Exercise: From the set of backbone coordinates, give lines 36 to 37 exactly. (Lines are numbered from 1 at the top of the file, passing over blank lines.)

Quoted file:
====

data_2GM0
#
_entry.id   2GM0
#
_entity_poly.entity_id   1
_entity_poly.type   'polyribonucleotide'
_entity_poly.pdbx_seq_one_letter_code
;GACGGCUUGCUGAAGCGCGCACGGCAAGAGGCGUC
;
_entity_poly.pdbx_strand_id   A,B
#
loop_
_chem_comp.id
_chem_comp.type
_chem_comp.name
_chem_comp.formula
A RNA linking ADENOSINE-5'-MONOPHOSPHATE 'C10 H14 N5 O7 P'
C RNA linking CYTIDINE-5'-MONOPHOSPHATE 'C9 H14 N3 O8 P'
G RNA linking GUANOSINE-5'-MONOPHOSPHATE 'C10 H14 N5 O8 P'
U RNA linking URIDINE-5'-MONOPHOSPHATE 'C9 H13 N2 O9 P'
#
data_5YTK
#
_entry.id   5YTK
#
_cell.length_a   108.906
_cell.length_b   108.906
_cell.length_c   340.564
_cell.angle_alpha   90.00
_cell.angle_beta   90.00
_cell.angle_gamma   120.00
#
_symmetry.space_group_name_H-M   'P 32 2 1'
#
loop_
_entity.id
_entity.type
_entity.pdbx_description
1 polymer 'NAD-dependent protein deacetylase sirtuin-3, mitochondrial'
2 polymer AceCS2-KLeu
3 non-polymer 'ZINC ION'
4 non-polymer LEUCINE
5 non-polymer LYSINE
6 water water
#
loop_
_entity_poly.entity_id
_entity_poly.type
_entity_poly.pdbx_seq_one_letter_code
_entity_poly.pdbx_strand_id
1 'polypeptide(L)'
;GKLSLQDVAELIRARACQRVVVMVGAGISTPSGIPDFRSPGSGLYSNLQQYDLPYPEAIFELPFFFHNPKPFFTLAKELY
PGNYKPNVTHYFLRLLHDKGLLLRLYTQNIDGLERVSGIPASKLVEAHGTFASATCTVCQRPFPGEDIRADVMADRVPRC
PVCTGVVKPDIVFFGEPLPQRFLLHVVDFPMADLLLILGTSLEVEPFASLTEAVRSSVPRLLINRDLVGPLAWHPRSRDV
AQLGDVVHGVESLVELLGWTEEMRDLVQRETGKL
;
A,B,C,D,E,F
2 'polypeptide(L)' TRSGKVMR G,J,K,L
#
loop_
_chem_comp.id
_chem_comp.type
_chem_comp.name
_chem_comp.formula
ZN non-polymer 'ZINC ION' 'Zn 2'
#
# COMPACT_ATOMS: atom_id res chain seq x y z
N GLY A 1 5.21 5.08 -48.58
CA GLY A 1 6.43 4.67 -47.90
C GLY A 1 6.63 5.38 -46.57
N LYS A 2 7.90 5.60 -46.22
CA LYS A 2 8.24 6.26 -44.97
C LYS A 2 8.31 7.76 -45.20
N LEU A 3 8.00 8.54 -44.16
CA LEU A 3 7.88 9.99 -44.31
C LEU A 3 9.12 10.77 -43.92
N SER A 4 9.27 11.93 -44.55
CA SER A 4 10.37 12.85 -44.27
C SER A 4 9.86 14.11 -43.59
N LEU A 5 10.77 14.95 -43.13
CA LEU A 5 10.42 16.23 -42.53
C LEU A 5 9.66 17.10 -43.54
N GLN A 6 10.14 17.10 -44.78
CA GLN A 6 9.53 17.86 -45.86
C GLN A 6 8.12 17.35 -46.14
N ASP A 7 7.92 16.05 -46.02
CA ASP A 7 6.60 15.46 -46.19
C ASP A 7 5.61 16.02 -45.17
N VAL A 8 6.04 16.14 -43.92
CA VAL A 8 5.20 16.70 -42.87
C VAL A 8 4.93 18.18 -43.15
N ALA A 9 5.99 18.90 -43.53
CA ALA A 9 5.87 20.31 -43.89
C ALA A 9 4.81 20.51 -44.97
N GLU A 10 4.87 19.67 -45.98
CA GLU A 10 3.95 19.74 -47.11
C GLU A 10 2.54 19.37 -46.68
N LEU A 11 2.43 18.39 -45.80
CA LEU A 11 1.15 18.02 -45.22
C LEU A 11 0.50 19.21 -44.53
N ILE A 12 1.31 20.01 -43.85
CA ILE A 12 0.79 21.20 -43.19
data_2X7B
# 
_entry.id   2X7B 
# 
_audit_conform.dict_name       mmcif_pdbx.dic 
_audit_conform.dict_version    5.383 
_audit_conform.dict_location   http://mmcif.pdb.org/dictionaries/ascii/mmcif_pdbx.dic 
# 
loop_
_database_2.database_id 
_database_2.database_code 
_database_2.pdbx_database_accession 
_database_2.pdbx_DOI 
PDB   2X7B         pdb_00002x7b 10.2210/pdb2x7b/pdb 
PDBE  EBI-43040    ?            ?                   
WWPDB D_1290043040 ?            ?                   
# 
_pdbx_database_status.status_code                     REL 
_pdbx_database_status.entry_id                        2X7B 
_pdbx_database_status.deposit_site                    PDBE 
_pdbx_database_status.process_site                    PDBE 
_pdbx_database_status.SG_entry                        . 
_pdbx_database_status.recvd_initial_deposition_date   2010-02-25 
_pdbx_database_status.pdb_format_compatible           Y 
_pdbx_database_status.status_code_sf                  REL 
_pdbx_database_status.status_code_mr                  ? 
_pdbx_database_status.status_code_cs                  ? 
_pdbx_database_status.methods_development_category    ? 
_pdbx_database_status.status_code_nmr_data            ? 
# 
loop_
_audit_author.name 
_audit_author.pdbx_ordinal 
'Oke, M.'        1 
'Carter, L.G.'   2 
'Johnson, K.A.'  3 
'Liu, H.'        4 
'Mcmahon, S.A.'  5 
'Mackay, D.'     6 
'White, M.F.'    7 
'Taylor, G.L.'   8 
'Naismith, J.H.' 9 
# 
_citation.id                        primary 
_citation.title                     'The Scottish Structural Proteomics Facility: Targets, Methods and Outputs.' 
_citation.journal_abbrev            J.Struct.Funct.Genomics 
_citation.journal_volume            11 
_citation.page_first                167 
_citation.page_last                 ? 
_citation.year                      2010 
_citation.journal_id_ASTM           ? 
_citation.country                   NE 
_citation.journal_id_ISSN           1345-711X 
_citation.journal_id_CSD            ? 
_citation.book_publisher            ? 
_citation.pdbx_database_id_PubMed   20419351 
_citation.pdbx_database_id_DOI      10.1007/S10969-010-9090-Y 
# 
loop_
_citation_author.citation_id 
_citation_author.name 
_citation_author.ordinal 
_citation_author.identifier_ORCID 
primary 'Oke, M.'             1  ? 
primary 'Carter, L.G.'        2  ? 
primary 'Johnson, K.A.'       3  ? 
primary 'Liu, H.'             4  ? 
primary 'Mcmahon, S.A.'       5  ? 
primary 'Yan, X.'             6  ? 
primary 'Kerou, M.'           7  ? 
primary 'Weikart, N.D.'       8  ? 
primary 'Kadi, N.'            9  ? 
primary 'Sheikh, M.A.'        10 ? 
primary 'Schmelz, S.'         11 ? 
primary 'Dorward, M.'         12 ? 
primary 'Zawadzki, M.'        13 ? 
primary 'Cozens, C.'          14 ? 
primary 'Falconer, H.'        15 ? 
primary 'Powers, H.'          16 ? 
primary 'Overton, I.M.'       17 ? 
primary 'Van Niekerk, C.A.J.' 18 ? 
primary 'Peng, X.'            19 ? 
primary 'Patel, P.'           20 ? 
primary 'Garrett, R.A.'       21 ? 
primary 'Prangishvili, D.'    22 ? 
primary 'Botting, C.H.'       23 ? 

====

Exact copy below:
_entity.id
_entity.type